Modibo Keïta (4 June 1915 - 16 May 1977) was a Malian politican who served as the first President of Mali from 1960 - 1968 and briefly as President of the Mali Federation in 1960. He was a prominent African socialist.
Early Life[edit | edit source]
Keïta was born in a neighborhood of Bamako, then the capital of French Sudan. He came from a family of Malian Muslims who claimed direct descent from the Emperors of Mali. He was educated both in Bamako and in Dakar, where he was consistently the top of his class.
Political Career[edit | edit source]
Entry into Politics[edit | edit source]
Keïta was initially involved in numerous organizations. In 1937, he and Ouezzin Coulibaly founded the Union of French West African Teachers. Keïta later joined a communist cell in Bamako. In 1943, he founded the magazine L'oeil de Kenedougou, a prominent anti-colonial paper. This led him to be imprisoned for 3 weeks in Paris in 1946. He stood as a candidate for the Constituent Assembly of France in 1945 as a candidate for the Sudanese Democratic Party. He also co-founded what would become the Sudanese Union in 1945.
Pre-Presidential Career[edit | edit source]
In 1946, Keïta attended the conference where the African Democratic Rally was founded. While Keïta was not the leader of the party, he was appointed as Secretary-General of the French Sudan branch. He also became head of an affiliate party, the US-RDA. In 1948, he was elected as general councilor of French Sudan. In 1958, he was elected as Mayor of Bamako and as a member of the National Assembly of France. He continued service as secretary of state in the administration of two French prime ministers. Keïta would then be elected in 1960 as premier of the Mali Federation, a short lived union between the colonies of French Sudan and Senegal.
President of Mali[edit | edit source]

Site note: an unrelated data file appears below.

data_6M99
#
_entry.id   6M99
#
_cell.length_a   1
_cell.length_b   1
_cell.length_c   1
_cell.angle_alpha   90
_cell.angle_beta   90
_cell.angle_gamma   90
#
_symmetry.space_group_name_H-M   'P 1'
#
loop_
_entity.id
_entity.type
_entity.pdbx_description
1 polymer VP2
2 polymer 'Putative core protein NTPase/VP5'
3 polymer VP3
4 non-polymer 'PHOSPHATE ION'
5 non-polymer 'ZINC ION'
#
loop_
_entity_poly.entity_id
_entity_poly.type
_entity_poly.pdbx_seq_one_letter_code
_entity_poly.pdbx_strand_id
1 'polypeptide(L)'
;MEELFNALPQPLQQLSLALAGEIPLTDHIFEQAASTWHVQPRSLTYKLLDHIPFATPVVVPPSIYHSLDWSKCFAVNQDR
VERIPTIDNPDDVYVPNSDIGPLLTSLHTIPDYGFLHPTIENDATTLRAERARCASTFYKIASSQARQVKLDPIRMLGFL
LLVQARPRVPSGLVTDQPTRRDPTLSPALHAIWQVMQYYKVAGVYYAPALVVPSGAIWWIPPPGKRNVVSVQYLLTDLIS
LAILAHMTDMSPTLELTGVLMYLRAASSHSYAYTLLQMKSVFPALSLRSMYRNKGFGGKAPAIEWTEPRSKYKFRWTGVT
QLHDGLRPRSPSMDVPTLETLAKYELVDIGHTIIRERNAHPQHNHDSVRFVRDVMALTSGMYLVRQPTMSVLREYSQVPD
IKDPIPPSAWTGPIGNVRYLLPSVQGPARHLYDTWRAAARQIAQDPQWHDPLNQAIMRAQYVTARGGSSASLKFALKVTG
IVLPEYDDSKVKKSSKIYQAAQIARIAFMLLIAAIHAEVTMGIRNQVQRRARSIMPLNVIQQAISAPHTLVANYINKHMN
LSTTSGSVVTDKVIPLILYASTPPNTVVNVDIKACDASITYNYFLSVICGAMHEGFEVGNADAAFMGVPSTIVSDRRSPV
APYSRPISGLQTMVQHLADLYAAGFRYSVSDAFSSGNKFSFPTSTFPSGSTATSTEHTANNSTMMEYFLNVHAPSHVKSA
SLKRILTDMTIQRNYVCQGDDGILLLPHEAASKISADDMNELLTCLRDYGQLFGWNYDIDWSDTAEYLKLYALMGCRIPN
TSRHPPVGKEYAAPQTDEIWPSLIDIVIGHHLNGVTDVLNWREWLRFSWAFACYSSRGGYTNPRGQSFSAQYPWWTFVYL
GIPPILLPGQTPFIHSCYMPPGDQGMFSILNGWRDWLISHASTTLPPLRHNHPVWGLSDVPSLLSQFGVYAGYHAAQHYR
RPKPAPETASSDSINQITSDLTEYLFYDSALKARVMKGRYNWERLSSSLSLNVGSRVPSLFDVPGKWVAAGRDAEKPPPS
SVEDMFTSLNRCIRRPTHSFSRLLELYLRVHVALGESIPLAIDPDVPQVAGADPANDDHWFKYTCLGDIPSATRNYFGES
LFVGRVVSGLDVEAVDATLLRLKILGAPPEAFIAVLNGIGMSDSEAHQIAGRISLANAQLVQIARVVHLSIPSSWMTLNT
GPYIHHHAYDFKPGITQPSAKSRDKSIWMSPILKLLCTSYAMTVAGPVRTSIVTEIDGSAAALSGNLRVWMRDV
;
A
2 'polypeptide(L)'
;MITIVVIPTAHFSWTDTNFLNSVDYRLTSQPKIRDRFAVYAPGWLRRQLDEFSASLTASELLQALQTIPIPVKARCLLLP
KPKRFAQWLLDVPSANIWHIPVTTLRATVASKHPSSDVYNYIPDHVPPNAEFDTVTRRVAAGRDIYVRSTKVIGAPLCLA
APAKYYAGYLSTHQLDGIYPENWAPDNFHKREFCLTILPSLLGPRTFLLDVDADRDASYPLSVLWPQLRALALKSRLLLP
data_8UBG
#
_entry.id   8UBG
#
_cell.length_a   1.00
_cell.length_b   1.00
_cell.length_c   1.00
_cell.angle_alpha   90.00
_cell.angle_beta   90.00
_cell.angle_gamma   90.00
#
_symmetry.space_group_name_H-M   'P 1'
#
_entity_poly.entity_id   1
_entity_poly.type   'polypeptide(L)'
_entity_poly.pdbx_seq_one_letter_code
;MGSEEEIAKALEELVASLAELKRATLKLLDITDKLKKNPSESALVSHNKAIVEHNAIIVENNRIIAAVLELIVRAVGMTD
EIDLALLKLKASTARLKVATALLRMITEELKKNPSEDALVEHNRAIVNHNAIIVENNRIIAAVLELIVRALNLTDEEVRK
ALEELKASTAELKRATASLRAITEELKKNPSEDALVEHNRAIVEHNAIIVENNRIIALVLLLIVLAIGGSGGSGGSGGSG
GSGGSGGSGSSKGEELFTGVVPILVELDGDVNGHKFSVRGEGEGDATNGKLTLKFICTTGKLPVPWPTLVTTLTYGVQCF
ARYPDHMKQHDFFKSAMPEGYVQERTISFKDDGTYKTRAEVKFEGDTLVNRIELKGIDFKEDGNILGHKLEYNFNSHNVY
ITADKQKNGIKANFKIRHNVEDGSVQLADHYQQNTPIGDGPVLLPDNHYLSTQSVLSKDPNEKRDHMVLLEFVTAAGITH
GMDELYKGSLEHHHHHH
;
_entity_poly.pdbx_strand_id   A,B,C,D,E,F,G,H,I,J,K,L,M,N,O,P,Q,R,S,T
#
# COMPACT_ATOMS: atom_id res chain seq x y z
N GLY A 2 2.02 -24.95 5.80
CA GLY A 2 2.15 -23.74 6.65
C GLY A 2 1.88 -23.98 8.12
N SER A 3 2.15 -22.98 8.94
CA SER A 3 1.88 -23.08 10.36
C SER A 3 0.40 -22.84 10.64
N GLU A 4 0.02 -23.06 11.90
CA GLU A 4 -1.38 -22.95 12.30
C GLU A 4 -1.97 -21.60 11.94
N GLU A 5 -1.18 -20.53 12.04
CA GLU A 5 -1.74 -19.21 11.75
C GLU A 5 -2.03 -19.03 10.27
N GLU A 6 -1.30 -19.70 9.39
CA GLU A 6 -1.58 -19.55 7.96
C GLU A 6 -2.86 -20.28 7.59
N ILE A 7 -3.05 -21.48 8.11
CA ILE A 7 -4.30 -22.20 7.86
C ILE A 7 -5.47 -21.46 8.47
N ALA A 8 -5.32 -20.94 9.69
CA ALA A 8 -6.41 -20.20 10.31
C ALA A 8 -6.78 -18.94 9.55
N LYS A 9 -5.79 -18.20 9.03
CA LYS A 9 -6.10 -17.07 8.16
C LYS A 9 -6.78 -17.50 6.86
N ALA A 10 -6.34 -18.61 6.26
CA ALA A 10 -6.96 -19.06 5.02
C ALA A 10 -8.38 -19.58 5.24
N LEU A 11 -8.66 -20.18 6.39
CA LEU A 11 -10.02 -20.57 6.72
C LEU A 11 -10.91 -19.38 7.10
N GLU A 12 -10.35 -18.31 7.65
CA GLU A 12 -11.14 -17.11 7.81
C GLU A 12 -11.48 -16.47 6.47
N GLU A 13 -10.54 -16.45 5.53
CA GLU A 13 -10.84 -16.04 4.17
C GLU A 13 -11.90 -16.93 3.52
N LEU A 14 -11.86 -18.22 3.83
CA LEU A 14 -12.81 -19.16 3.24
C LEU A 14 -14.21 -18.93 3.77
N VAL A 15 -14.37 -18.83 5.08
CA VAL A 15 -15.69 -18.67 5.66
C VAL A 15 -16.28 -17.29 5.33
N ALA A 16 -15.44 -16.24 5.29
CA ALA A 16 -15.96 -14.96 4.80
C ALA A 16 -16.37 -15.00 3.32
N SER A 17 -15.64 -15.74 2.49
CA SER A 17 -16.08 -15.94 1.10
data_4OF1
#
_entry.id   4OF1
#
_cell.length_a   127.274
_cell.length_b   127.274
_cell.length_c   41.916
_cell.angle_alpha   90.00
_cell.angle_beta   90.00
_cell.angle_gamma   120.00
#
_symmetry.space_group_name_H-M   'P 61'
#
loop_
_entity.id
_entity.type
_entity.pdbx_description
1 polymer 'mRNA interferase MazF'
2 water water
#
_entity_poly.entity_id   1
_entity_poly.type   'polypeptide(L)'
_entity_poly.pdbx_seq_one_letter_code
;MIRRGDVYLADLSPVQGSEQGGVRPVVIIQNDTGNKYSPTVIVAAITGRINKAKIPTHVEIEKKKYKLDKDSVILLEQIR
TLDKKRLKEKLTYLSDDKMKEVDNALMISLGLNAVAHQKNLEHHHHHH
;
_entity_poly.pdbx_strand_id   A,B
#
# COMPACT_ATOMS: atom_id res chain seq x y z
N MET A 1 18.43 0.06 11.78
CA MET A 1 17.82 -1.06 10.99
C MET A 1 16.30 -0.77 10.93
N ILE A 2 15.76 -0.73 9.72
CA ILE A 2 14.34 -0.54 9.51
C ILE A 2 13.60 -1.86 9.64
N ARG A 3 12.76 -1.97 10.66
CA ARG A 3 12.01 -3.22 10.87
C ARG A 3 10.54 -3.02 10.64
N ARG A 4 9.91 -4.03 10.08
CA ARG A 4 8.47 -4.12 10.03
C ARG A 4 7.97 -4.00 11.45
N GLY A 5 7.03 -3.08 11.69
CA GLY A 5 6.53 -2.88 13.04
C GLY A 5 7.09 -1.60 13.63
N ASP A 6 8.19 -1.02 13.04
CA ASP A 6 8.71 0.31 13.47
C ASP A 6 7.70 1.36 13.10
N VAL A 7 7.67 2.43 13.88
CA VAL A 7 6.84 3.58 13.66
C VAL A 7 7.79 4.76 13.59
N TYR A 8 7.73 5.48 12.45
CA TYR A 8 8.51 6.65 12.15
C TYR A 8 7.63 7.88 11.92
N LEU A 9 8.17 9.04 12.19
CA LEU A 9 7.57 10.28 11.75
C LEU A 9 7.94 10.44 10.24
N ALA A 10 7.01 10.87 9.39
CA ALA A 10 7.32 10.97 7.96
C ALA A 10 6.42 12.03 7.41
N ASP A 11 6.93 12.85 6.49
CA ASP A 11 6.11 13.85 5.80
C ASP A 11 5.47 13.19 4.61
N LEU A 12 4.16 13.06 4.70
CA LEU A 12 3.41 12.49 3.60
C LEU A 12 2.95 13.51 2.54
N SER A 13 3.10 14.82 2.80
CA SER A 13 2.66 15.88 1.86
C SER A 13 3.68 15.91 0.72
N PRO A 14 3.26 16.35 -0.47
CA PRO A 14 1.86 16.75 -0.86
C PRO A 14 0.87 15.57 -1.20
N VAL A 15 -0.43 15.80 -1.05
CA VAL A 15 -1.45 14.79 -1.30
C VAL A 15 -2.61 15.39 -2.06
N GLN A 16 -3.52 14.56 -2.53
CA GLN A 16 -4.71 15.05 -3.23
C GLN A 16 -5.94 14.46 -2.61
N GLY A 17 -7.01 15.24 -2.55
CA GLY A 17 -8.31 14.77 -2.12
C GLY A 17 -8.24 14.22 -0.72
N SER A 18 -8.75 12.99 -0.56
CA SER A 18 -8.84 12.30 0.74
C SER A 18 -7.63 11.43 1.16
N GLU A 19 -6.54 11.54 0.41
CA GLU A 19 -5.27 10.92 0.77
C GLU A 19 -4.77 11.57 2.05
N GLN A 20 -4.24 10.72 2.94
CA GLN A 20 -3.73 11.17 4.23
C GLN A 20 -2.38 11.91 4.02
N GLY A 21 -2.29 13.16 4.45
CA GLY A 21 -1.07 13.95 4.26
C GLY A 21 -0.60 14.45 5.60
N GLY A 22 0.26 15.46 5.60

Following the dissolution of the Federation, the ruling US-RDA party declared full Malian independence. Keïta became the first president and declared the US-RDA as the only legal party in the country. Keïta was a strong African socialist. In 1960, his administration founded SOMIEX (Malian Import and Export Company), which was given a full monopoly on Malian exports and internal manufacturing and distribution. The foundation of the Malian franc in 1962, along with issues relating to provisioning caused massive inflation and dissatisfaction among the poor and businessmen. In 1961, he made a state visit to Queen Elizabeth II of the United Kingdom. During this trip, he was made an honorary Knight Grand Cross of the Order of Saint Michael and Saint George. He also pursued positive relations with the US, despite American wariness of his socialist ideology. He stated he believed he had become friends with John F. Kennedy following a state visit along with Sukarno. Keïta was known for imprisoning opposition candidates in Mali. The first elections following independence, in 1964 saw 80 US-RDA candidates re-elected to the National Assembly and himself easily re-elected. In 1967, he suspended the constitution through the establishment of the National Committee for the Defense of the Revolution (CNDR). The violence of the US-RDA's militia and the continued devaluation of the Malian franc began to cause broad unrest. In November of 1968, Keïta was overthrown by General Moussa Traore, who imprisoned Keïta in the town of Kidal. He remained in prison for the remainder of his life. In February 1977, he was transferred to Bamako in preparation for release, but died in May 1977 as a prisoner. His reputation was increased following the subsequent overthrowing of Traore in 1992. A monument was dedicated to him in Bamako in 1999.